The New York Jets must face the reality of Rodgers’ absence when choosing personnel
When the New York Jets’ Week 2 inactive list came out, one name stood out as a surprise: Will McDonald. Although Carl Lawson returned to the lineup, the assumption when the team picked McDonald was that they would go with a 10-man defensive line rotation.
Meanwhile, Mecole Hardman saw no offensive snaps in Week 1 and 14 in Week 2, while Randall Cobb had 22 in Week 1 and 23 in Week 2. Robert Saleh waved away Hardman’s absence from the win over the Bills by saying that the Jets used a lot of 12 and 13 personnel once Aaron Rodgers left the game. Comparing Hardman’s snap count to Cobb’s exposes that as a lame excuse.
The Jets’ decision-makers seem to be in a state of denial in their 2023 plans. Saleh insisted after Rodgers’ Achilles tear that people should stop writing the obituary of the Jets’ season. On one hand, Nathaniel Hackett has clearly pared down his playbook with the fall-off from Rodgers to Zach Wilson. Still, there are many inconsistencies in the Jets’ personnel and decisions that need to be resolved sooner rather than later.
2023 was supposed to be an all-in year, but it no longer is. Wilson has proven in pretty much every way possible that he is not a viable NFL quarterback.
NFL first-round picks have nine lives. Wilson will always have his defenders who wear green-colored blinders (or are simply too obstinate to admit that they whiffed on his evaluation). Still, with No. 2 at the helm, the Jets are going nowhere fast. Even if their defense rebounds from a shaky Week 2 performance and plays at an elite level, today’s NFL rarely allows teams to succeed without at least average quarterback play.
Therefore, the Jets should be pivoting toward 2024 as their all-in year, at least conceptually. That does not mean giving up on 2023. It just means playing with the long game in mind rather than only one season. That’s what they did in both 2021 and 2022. It also means getting a good, hard look at the talent that will or can be on the team past 2023 rather than sticking with those who most likely won’t.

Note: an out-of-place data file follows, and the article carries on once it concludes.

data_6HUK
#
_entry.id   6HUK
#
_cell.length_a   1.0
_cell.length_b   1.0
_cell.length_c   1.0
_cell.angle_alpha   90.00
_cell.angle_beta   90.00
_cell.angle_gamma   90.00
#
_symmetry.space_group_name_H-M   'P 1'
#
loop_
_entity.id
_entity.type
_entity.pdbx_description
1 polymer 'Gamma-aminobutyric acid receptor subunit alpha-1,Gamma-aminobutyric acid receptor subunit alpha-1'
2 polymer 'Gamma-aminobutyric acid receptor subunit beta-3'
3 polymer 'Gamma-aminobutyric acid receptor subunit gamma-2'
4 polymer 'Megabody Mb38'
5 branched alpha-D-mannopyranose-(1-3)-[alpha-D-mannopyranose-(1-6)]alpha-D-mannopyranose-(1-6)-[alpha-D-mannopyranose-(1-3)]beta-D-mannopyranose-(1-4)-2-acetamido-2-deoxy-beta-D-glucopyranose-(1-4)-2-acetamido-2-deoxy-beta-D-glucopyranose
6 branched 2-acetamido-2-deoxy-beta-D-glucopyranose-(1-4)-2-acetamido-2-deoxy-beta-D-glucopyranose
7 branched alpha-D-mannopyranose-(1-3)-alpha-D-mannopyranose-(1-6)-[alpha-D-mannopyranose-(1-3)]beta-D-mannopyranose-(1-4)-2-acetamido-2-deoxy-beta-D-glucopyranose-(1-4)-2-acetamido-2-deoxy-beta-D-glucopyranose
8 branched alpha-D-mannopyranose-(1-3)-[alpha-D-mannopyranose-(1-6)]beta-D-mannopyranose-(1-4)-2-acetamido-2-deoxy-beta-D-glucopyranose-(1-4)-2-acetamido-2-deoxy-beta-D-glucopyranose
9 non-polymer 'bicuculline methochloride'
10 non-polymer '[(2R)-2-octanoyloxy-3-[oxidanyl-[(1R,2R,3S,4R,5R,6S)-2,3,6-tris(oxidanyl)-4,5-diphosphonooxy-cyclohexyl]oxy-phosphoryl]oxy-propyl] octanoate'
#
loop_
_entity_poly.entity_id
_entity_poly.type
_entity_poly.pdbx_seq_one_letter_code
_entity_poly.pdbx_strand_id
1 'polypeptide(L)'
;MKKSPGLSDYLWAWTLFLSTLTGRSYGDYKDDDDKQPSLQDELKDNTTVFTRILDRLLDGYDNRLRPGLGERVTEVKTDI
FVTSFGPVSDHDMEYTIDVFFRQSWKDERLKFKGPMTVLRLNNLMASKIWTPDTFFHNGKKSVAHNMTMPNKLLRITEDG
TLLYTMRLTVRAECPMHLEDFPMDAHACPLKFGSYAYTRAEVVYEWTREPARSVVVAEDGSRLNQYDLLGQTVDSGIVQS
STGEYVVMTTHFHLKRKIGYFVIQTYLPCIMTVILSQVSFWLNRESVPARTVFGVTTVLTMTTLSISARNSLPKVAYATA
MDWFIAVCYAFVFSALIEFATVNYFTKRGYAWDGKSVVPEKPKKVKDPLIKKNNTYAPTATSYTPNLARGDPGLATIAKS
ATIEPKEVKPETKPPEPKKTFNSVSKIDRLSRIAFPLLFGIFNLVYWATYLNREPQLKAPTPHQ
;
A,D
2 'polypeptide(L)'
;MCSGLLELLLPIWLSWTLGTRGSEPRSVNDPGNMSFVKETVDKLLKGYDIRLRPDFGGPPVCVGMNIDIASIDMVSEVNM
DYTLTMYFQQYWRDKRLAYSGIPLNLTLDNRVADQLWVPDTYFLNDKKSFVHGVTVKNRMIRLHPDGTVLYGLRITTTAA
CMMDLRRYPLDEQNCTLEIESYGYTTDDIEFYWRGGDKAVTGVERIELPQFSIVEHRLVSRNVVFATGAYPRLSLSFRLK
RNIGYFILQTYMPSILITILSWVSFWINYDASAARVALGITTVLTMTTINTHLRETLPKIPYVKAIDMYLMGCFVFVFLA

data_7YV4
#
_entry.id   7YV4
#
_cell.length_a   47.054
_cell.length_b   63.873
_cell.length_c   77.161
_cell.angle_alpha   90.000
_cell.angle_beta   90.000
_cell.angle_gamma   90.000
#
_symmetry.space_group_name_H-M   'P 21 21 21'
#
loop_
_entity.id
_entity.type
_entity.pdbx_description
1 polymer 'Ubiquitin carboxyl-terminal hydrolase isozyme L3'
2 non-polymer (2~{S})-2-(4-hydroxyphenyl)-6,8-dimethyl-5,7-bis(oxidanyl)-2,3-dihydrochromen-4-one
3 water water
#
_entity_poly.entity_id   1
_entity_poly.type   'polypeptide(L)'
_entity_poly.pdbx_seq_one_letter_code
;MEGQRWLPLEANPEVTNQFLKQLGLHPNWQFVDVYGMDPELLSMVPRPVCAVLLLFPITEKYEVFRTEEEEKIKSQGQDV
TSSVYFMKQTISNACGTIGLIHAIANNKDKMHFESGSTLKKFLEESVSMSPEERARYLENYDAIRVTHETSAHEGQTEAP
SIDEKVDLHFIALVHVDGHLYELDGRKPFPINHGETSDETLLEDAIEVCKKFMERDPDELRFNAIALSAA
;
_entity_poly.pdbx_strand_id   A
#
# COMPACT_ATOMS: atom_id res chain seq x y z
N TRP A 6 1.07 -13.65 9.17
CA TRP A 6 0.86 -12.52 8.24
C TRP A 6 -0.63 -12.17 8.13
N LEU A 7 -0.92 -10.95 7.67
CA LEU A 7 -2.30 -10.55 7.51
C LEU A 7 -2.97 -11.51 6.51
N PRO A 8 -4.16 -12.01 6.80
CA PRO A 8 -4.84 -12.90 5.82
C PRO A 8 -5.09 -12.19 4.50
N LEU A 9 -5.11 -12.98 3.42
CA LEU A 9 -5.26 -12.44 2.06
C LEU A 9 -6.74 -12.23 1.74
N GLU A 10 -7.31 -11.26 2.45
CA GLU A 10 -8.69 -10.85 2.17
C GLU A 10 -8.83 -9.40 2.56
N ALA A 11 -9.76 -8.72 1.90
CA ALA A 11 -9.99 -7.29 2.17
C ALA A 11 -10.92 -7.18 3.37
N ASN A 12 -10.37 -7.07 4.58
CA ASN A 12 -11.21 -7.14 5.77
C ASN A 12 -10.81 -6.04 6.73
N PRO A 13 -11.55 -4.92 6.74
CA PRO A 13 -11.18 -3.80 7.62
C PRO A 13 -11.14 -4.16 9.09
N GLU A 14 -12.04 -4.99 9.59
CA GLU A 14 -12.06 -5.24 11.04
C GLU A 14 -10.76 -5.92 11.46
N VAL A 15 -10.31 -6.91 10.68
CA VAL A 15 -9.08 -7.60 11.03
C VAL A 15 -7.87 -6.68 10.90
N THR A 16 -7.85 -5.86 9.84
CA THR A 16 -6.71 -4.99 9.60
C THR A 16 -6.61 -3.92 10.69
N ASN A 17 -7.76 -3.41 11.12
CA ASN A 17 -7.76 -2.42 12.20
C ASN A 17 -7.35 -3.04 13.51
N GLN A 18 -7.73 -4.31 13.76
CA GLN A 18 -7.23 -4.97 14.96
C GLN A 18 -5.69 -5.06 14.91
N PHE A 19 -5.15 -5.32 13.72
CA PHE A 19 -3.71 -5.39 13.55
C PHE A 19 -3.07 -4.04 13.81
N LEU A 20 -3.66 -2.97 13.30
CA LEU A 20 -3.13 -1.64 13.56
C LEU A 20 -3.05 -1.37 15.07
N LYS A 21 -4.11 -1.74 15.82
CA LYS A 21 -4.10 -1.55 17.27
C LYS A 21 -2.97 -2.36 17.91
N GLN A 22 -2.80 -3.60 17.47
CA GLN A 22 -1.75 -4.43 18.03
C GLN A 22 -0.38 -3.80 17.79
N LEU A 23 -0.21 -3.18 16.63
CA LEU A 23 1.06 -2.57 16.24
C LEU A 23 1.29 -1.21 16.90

The second-round pick may not have been a Day 1 starter in front of Rodgers, but what are the chances of a serious downgrade at this point? Whether he replaces Laken Tomlinson, Connor McGovern, or Duane Brown (assuming Alijah Vera-Tucker moves to left tackle) in the lineup, all three players have been so bad to start the season that even an early drop-off in play is worthwhile to see if the rookie can learn the ropes.
Additionally, as Michael addressed, playing C.J. Uzomah is asinine. Uzomah may be a great veteran in the locker room, but he is a major liability on the field. That was evident in 2022, and it’s been even more apparent in 2023. Uzomah is holding back the talent that the Jets have in the backfield. It is often his blown block that prevents Breece Hall or Dalvin Cook from getting loose. The Jets have a promising alternative in Jeremy Ruckert, but they’re acting as if they still must abide by Rodgers’ preference for veterans.
While Hardman is not as big of an example, even he should be getting more of a look. He has plenty of shortcomings, but the Jets need a legitimate speed threat on the field. They should be using chicanery and decoys to take some pressure off the running backs. Instead, Rodgers’ preferred option is still playing a far bigger role. While playing Cobb over Hardman may have made sense with Rodgers, it doesn’t with Wilson.
If they’re not going to play Hardman anyway, how about giving Xavier Gipson some looks in the slot? Gipson has good speed and tremendous shiftiness. He likely can also take some gadget plays and is a weapon with the ball in his hands. Why not try to develop him rather than turning to the 33-year-old Cobb?
Getting back to McDonald, the equation is obvious. The Jets reduced Lawson’s salary rather than cutting him outright because they hoped he could still contribute to a team with Super Bowl aspirations. That is almost certainly out the window in 2023.
Jermaine Johnson is not rushing the passer well so far (6.3% pass-rush win rate, 48th of 62 qualified EDGE) despite a major playing time increase (he’s played 69% of the Jets’ defensive snaps). Why not give at least some of those snaps to McDonald while still allotting Johnson a nice chunk? The rookie didn’t record any pressures in Week 1, but he won’t be facing Dion Dawkins every week.
It’s been only two games, and perhaps the Jets’ coaching staff is still figuring out how they want to play the season. Maybe their Week 1 victory gave them false hope that they could still make a legitimate playoff run in 2023. Still, they need to learn their lesson quickly and pivot toward the players who will matter the most when it matters the most.
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